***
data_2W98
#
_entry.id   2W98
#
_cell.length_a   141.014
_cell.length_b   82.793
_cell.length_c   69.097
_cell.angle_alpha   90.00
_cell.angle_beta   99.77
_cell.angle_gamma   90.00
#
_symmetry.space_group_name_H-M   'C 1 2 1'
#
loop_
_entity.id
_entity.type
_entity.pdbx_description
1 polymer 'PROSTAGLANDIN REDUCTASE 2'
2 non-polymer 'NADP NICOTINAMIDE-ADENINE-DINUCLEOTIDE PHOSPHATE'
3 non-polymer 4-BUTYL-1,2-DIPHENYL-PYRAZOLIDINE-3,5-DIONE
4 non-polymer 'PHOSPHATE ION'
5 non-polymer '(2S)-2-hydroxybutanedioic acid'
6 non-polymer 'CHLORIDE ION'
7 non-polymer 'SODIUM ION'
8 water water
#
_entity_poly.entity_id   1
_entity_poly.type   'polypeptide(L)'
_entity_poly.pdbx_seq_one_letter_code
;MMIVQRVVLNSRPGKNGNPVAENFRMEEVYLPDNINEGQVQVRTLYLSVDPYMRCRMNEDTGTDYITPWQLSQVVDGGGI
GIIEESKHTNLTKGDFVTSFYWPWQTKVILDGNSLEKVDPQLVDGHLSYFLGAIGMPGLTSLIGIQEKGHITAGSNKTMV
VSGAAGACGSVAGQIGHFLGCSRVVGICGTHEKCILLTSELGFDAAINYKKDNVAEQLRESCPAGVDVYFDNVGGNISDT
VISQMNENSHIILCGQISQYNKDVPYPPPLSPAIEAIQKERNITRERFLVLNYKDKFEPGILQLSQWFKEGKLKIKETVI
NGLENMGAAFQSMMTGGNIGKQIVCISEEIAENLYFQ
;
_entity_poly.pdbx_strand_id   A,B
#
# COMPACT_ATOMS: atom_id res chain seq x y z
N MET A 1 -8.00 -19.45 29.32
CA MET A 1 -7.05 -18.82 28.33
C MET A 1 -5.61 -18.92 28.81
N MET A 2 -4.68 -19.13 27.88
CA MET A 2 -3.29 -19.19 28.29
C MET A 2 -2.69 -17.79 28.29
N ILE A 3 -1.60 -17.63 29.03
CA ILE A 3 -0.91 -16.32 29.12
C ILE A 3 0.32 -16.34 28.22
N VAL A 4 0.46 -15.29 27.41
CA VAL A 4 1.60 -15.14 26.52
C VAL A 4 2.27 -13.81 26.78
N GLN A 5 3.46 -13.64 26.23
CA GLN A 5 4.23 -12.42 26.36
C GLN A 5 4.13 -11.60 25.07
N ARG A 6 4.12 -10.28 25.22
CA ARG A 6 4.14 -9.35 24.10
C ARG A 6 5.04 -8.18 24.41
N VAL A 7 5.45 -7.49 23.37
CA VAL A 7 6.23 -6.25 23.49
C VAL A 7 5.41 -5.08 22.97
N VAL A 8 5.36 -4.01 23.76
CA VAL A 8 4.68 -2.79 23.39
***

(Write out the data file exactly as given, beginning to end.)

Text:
data_2W98
#
_entry.id   2W98
#
_cell.length_a   141.014
_cell.length_b   82.793
_cell.length_c   69.097
_cell.angle_alpha   90.00
_cell.angle_beta   99.77
_cell.angle_gamma   90.00
#
_symmetry.space_group_name_H-M   'C 1 2 1'
#
loop_
_entity.id
_entity.type
_entity.pdbx_description
1 polymer 'PROSTAGLANDIN REDUCTASE 2'
2 non-polymer 'NADP NICOTINAMIDE-ADENINE-DINUCLEOTIDE PHOSPHATE'
3 non-polymer 4-BUTYL-1,2-DIPHENYL-PYRAZOLIDINE-3,5-DIONE
4 non-polymer 'PHOSPHATE ION'
5 non-polymer '(2S)-2-hydroxybutanedioic acid'
6 non-polymer 'CHLORIDE ION'
7 non-polymer 'SODIUM ION'
8 water water
#
_entity_poly.entity_id   1
_entity_poly.type   'polypeptide(L)'
_entity_poly.pdbx_seq_one_letter_code
;MMIVQRVVLNSRPGKNGNPVAENFRMEEVYLPDNINEGQVQVRTLYLSVDPYMRCRMNEDTGTDYITPWQLSQVVDGGGI
GIIEESKHTNLTKGDFVTSFYWPWQTKVILDGNSLEKVDPQLVDGHLSYFLGAIGMPGLTSLIGIQEKGHITAGSNKTMV
VSGAAGACGSVAGQIGHFLGCSRVVGICGTHEKCILLTSELGFDAAINYKKDNVAEQLRESCPAGVDVYFDNVGGNISDT
VISQMNENSHIILCGQISQYNKDVPYPPPLSPAIEAIQKERNITRERFLVLNYKDKFEPGILQLSQWFKEGKLKIKETVI
NGLENMGAAFQSMMTGGNIGKQIVCISEEIAENLYFQ
;
_entity_poly.pdbx_strand_id   A,B
#
# COMPACT_ATOMS: atom_id res chain seq x y z
N MET A 1 -8.00 -19.45 29.32
CA MET A 1 -7.05 -18.82 28.33
C MET A 1 -5.61 -18.92 28.81
N MET A 2 -4.68 -19.13 27.88
CA MET A 2 -3.29 -19.19 28.29
C MET A 2 -2.69 -17.79 28.29
N ILE A 3 -1.60 -17.63 29.03
CA ILE A 3 -0.91 -16.32 29.12
C ILE A 3 0.32 -16.34 28.22
N VAL A 4 0.46 -15.29 27.41
CA VAL A 4 1.60 -15.14 26.52
C VAL A 4 2.27 -13.81 26.78
N GLN A 5 3.46 -13.64 26.23
CA GLN A 5 4.23 -12.42 26.36
C GLN A 5 4.13 -11.60 25.07
N ARG A 6 4.12 -10.28 25.22
CA ARG A 6 4.14 -9.35 24.10
C ARG A 6 5.04 -8.18 24.41
N VAL A 7 5.45 -7.49 23.37
CA VAL A 7 6.23 -6.25 23.49
C VAL A 7 5.41 -5.08 22.97
N VAL A 8 5.36 -4.01 23.76
CA VAL A 8 4.68 -2.79 23.39